Floor prices see substantial increment
The Addis Ababa City Administration’s Land Development and Administration Bureau is preparing to transfer 109 plots of land to investors. The land lease auction will resume in the next few weeks after it was halted for years.
The bureau is set to send the auction documents for printing at the end of this week.
The plots are allotted for residential, commercial, and mixed-business purposes in all the 11 sub-cities. The plots are categorized into four levels.
The first category includes plots found in affluent parts of the central parts of the capital city, while the fourth level is located in the outer reaches of the city. The plots include lands that remained undeveloped and fenced for a long time.
Land is basically supplied through two mechanisms. The government directly provides land for public institutions, public projects, and public service providers like health, education, condos, and utility projects. But private developers access land through land lease auctions.
Even though the city administration planned to conduct land auctions every month, it has failed to do so since 2017, following corruption and malpractices in the process. It has managed only three rounds of auctions since 2017.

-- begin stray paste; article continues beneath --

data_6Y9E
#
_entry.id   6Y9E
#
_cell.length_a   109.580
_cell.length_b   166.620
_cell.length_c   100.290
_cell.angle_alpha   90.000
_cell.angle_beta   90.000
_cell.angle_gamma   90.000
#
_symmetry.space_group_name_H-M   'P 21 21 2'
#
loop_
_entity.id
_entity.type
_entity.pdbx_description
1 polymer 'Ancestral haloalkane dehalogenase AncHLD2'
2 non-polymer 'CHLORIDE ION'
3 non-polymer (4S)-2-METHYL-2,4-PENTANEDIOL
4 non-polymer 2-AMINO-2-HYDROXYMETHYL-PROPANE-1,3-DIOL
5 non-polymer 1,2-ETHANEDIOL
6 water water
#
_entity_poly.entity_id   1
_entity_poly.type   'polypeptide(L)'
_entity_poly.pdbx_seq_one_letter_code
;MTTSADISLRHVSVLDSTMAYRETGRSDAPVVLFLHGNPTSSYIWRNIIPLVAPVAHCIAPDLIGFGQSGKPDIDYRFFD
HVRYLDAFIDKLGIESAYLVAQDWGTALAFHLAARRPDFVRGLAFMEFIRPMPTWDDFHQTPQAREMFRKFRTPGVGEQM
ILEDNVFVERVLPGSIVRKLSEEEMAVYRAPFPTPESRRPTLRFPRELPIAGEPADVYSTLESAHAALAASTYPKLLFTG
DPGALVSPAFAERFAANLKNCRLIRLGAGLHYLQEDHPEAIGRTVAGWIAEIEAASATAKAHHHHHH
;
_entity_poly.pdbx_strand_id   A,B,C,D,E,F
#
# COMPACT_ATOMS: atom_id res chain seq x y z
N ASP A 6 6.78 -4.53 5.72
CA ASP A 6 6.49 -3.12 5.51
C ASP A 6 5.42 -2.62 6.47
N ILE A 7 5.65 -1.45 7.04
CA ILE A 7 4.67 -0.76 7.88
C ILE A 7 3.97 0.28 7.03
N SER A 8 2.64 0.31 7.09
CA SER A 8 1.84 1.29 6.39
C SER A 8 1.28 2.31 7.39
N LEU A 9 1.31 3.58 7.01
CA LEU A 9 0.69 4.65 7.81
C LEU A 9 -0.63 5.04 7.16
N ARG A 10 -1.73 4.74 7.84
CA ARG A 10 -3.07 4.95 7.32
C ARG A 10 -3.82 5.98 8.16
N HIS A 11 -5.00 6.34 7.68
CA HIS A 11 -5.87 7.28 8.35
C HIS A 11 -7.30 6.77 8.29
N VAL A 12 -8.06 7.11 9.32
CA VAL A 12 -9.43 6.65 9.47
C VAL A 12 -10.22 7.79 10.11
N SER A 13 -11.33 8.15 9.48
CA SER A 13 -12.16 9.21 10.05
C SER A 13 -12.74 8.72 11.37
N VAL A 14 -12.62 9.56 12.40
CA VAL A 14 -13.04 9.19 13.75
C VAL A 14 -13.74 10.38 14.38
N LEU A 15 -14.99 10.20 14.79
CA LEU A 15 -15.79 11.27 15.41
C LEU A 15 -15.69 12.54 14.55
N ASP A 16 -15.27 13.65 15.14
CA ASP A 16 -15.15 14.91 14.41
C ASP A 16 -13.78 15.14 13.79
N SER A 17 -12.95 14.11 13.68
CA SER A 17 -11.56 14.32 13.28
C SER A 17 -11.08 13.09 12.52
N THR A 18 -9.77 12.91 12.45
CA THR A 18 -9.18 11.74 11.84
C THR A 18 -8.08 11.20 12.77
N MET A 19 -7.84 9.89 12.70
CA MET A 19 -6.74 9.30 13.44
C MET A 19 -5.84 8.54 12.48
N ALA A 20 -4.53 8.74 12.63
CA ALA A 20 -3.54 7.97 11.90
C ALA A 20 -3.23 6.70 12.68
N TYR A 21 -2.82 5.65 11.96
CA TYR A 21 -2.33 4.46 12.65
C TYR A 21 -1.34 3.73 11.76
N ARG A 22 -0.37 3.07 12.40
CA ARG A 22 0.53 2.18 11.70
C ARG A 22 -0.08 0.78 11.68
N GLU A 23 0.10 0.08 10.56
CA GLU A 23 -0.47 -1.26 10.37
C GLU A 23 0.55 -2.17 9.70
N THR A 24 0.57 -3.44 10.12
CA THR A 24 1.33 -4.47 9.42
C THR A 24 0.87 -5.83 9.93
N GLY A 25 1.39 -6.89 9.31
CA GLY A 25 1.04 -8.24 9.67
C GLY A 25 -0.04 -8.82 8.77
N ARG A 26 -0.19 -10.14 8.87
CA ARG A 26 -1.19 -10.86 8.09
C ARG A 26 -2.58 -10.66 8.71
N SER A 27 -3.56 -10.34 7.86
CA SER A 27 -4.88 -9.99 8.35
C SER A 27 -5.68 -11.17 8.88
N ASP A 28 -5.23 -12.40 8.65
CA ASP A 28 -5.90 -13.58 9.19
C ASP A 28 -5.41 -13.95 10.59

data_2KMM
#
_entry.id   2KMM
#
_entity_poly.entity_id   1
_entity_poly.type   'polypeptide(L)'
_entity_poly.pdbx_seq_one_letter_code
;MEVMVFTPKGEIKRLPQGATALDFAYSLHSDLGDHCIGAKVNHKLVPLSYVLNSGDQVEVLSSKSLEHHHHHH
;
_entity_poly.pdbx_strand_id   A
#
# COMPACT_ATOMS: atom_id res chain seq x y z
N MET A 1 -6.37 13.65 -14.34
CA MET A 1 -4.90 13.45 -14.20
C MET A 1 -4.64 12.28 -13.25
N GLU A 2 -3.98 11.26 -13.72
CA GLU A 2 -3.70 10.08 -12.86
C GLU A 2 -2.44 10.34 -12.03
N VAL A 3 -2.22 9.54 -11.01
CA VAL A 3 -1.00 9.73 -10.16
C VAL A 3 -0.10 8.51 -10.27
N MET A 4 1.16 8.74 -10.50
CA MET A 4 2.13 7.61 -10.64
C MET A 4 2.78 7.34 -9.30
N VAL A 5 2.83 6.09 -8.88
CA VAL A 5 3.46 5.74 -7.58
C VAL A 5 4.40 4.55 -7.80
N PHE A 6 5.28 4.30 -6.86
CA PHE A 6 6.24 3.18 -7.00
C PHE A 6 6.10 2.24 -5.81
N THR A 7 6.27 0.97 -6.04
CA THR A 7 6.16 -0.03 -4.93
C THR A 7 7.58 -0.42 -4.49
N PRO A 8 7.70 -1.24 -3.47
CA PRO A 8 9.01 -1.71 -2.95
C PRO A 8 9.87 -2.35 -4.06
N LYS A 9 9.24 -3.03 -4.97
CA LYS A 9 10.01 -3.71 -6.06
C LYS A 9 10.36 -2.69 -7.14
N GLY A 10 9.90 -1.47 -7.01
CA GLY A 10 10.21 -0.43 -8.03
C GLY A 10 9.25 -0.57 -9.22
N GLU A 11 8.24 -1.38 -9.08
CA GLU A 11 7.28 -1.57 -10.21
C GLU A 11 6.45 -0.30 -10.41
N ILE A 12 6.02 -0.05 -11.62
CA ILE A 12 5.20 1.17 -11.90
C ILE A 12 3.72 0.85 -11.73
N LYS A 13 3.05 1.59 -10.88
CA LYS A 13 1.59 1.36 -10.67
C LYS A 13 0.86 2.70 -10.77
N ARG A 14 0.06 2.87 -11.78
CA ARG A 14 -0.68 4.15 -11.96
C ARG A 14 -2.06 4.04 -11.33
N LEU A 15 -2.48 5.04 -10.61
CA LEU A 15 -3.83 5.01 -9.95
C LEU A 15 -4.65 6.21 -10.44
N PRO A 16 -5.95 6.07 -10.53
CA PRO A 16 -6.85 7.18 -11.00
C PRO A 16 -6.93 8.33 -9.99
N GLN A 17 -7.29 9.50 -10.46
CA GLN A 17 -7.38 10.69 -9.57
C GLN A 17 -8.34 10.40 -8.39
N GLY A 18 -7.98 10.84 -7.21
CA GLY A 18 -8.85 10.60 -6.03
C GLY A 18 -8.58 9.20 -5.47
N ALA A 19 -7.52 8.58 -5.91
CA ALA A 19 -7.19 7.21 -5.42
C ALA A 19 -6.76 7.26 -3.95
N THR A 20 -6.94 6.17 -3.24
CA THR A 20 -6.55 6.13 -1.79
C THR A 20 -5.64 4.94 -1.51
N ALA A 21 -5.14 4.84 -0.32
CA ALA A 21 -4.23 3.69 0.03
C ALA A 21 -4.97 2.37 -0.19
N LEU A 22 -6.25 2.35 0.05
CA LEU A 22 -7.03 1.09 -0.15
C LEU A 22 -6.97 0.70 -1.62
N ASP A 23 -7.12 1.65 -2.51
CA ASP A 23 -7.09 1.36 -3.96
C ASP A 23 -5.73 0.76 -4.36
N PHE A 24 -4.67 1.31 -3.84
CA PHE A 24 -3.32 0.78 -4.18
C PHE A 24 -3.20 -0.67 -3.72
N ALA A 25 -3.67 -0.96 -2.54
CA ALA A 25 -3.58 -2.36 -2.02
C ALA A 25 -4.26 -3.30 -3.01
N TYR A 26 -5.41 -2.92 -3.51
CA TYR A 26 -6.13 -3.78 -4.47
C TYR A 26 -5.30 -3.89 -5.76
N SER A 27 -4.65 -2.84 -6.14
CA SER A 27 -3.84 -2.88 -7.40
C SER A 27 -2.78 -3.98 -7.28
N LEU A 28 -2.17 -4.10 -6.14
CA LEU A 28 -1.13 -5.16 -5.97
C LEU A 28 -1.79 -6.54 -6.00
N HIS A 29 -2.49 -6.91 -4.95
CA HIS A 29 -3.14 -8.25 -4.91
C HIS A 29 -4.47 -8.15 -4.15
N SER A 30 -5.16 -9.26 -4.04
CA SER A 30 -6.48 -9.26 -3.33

As a result, the land demand and supply gap in the capital city has widened. This, in turn, has skyrocketed property prices. The shortage of land supply in the city has also underpinned inflation across other markets.
The bureau has also introduced new floor prices for the upcoming auction with a price revision conducted by Addis Ababa University. Based on the location of the plots and their purpose, the prices are also categorized into four levels.
The floor price of level one plots in the heart of the capital is set at 2,213 birr per square meter. The floor price for the plots located on the outskirts of the city is set at 748 birr per square meter.
The floor prices for all have substantially surged compared to the existing floor prices.
The bureau intends to continue the land auction periodically this time, according to officials of the bureau, with both manual and digital auction management systems deployed to avoid corruption.
However, experts recommend the government change the land policy and privatize land holdings.